Offering support to someone you're worried is suicidal

One of the best things you can do if you think someone may be feeling suicidal is to encourage them to talk about their feelings and to listen to what they say.

You might feel you need to try to provide a solution but the most important thing you can do to help is listen.

Warning signs of suicide

A person may be at imminent risk if they are feeling suicidal and they:

  • have made a plan about how they will kill themselves
  • have access to a method to kill themselves
  • are impulsive, or act recklessly
  • have previously attempted suicide
  • have close contact with someone who had attempted or died by suicide
  • no longer fear death
  • are visualising dying or after their death
Other warning signs
  • talk about hurting or killing themselves
  • talk about feeling trapped, such as saying they can't see any way out of their current situation
  • talk or write about death, dying or suicide
  • can tolerate a high level of pain
  • have feelings of hopelessness
  • have episodes of sudden rage and anger have sudden mood swings
  • lose interest in most things
  • engage in risky activities
  • have recently started, or increased, their frequency of self-harm - including misusing drugs or alcohol
  • have become increasingly withdrawn from friends and family
  • appear anxious and agitated
  • are unable to sleep or sleep much more than usual
  • talk and act in a way that suggests their life has no sense of purpose
  • put their affairs in order, such as giving away possessions or making a will

Immediate action required: Get help now, if:

  • someone's in crisis and you want urgent help phone 111.
  • someone's life is at immediate risk, for example by serious injury or overdose, phone 999 or go to your nearest A&E.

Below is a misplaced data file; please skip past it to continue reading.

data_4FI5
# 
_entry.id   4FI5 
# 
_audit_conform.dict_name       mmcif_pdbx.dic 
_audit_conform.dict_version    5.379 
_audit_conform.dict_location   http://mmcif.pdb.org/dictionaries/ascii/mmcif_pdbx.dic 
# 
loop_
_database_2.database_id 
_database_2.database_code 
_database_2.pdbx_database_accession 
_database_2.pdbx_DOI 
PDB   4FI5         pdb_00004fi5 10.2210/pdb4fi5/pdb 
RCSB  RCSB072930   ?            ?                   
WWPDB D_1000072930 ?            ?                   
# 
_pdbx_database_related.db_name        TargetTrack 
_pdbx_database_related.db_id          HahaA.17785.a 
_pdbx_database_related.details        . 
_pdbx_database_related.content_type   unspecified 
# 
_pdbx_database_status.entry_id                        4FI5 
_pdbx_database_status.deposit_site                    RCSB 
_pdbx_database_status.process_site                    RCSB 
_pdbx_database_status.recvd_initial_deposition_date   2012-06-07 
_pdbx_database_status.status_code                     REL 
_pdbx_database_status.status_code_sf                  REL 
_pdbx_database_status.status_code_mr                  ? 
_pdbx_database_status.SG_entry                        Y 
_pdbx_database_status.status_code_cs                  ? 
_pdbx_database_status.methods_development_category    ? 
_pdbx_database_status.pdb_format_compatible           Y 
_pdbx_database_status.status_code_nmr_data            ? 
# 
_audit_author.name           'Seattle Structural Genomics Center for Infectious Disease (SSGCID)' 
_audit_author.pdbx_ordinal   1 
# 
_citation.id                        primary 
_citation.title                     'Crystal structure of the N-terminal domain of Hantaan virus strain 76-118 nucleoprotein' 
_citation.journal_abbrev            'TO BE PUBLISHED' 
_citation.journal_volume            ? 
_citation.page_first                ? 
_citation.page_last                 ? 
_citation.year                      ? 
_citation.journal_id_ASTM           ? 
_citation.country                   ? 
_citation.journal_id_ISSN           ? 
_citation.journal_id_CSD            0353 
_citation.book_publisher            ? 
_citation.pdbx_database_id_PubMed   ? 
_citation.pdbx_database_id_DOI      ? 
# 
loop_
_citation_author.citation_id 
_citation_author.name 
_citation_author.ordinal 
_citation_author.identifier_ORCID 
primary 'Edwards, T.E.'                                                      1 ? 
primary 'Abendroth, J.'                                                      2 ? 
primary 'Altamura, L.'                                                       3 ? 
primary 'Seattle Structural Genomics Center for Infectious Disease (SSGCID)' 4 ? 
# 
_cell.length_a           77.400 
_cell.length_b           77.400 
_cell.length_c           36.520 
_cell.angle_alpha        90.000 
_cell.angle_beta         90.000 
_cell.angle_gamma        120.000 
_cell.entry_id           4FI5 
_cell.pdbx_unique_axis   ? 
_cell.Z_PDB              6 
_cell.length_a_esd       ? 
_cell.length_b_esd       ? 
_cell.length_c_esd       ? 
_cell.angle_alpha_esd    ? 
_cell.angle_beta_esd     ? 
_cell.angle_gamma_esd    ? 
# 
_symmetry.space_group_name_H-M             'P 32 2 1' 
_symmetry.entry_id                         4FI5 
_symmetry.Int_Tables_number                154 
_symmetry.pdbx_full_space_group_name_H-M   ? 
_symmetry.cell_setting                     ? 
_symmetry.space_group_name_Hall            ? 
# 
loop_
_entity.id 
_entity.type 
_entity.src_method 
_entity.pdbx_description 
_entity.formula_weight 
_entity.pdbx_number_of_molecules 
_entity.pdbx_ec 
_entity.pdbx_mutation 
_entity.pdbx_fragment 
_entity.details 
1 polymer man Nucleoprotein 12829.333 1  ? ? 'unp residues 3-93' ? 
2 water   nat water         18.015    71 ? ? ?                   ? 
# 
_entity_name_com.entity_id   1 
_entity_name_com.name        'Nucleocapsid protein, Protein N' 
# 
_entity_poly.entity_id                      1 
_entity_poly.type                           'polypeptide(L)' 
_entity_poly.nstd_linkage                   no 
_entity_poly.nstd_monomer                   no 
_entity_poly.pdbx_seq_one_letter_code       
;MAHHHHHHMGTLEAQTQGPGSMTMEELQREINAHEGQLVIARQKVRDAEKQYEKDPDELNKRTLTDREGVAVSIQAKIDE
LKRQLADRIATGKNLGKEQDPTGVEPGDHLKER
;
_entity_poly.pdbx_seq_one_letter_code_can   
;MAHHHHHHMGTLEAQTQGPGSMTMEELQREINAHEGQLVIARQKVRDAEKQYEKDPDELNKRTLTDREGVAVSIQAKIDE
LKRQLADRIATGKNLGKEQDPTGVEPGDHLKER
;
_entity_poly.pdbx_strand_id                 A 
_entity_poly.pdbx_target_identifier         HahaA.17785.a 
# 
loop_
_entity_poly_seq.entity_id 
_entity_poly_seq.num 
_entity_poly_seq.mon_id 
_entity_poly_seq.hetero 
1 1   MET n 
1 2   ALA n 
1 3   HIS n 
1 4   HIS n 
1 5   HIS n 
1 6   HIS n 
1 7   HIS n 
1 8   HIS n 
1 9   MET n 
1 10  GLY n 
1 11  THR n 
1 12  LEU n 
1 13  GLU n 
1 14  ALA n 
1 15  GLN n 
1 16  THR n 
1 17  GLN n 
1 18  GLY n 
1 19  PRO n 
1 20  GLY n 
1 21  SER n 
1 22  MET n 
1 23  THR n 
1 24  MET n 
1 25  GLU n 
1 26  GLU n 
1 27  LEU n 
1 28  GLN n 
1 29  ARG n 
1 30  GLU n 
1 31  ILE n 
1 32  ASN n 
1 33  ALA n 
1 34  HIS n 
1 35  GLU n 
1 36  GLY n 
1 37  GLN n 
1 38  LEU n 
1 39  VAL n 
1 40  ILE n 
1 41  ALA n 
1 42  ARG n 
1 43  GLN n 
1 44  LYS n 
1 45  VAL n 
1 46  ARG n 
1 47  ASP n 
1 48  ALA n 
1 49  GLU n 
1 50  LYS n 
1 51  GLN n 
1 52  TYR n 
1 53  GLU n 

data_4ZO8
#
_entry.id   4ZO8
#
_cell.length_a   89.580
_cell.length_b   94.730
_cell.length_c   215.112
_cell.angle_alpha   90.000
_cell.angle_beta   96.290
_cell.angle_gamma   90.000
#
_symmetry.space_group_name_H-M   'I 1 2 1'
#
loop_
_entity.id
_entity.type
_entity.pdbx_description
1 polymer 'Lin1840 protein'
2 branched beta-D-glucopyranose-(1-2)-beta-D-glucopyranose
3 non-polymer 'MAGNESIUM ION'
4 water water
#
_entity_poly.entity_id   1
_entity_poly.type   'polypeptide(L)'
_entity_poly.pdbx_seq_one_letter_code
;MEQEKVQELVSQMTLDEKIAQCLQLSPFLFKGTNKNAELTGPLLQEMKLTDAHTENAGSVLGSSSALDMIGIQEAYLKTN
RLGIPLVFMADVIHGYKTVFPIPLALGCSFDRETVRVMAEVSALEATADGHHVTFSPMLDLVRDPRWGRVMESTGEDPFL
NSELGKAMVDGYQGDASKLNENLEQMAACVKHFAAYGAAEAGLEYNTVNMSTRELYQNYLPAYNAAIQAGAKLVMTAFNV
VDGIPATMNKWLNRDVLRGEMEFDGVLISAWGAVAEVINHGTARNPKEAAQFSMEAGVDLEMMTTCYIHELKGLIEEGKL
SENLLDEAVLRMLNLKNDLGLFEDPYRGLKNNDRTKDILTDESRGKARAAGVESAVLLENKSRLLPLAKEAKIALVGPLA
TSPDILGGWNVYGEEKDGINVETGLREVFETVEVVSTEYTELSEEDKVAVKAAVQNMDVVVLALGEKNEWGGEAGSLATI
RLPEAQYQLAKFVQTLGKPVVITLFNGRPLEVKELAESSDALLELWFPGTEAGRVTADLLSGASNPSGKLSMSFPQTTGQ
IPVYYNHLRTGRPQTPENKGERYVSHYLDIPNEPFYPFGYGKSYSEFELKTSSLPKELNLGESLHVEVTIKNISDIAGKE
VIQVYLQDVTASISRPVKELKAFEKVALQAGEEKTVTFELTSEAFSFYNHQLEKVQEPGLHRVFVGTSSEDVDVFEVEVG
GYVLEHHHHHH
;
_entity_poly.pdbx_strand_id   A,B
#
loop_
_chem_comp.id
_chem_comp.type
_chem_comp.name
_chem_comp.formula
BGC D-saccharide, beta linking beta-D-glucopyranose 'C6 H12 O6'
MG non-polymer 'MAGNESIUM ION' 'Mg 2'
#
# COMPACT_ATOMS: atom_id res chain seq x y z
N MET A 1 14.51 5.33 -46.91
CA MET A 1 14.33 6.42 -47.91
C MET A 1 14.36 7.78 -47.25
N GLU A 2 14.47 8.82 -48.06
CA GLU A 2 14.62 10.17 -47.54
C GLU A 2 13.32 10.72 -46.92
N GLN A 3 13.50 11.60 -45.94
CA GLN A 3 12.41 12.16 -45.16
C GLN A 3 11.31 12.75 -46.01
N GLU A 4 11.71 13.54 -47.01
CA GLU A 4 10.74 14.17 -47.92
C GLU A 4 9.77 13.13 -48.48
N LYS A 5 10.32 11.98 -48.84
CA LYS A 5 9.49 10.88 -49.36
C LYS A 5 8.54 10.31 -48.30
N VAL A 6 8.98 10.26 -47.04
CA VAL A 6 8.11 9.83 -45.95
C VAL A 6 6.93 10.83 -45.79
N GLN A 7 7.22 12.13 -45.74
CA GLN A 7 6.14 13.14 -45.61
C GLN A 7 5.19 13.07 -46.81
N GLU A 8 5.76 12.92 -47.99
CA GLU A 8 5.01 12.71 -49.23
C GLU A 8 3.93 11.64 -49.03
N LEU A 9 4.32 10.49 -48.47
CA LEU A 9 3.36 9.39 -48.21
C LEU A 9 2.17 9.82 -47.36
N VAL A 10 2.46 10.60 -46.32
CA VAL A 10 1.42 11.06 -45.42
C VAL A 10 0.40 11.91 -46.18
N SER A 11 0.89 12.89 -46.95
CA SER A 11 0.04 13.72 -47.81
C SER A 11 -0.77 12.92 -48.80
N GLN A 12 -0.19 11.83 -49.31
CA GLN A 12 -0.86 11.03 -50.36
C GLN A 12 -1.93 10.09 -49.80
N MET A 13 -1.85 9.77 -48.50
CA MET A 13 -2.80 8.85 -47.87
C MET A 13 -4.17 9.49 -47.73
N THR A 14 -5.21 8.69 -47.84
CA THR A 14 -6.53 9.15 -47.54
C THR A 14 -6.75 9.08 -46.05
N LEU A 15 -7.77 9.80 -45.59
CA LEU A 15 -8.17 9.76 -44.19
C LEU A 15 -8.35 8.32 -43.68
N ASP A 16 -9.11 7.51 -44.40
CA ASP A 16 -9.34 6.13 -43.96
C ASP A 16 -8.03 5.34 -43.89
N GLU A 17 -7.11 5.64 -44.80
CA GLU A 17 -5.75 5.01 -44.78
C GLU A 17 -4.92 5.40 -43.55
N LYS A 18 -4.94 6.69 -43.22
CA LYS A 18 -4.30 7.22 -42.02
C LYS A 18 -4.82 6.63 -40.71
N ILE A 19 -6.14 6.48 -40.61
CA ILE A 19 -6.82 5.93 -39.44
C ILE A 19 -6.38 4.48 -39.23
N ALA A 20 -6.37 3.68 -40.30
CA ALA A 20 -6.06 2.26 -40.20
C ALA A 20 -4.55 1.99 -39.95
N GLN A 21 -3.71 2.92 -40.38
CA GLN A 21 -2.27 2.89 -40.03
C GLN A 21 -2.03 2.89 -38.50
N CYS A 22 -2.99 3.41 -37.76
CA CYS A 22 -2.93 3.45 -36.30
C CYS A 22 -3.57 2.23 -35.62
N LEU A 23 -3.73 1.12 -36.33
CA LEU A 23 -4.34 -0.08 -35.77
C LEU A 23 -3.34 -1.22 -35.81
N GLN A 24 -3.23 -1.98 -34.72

Find your nearest A&E

If you notice any of these warning signs in a friend, relative or loved one, encourage them to talk about how they are feeling. SAMH have information and advice on how to ask if you're concerned someone is thinking about suicide (PDF 484KB).

You can also ask for permission to share your concerns with their GP or if they have one, their care team.

Gill discusses the importance of recognising that there's a difference between feeling suicidal and making plans to die.

Gill discusses how to look for signs and changes in a loved one.

If you want to speak to someone to get advice about how to help, you can phone 111 and choose the mental health option.

If you would like to talk to someone confidentially, you can contact Breathing Space.

Gill talks about asking someone directly if they are feeling suicidal.

SAMH have some advice on how to ask.

Gill says you shouldn't underestimate the power of showing you care to someone who is feeling suicidal.

SAMH have advice on how to help a friend or family member.

Gill discusses what people can do to offer help and support to someone with suicidal thoughts.

You can watch Neil's story, where he talks about there being "light at the end of the tunnel".

Read more about coping with money worries

Gill talks about how important is to look after yourself while supporting someone else.

If you need help and advice you can phone 111 and choose the mental health option.

If you would like to talk to someone confidentially, you can contact Breathing Space.

Practical advice to support someone

SAMH has more detailed information about helping someone with suicidal thoughts.

They have specific information for:

There is also information for how to cope when supporting someone else. It's important that you also look after your own mental health.

YoungMinds have advice and resources for parents. You can also get help from your GP or by phoning 111.

Last updated:
30 January 2023

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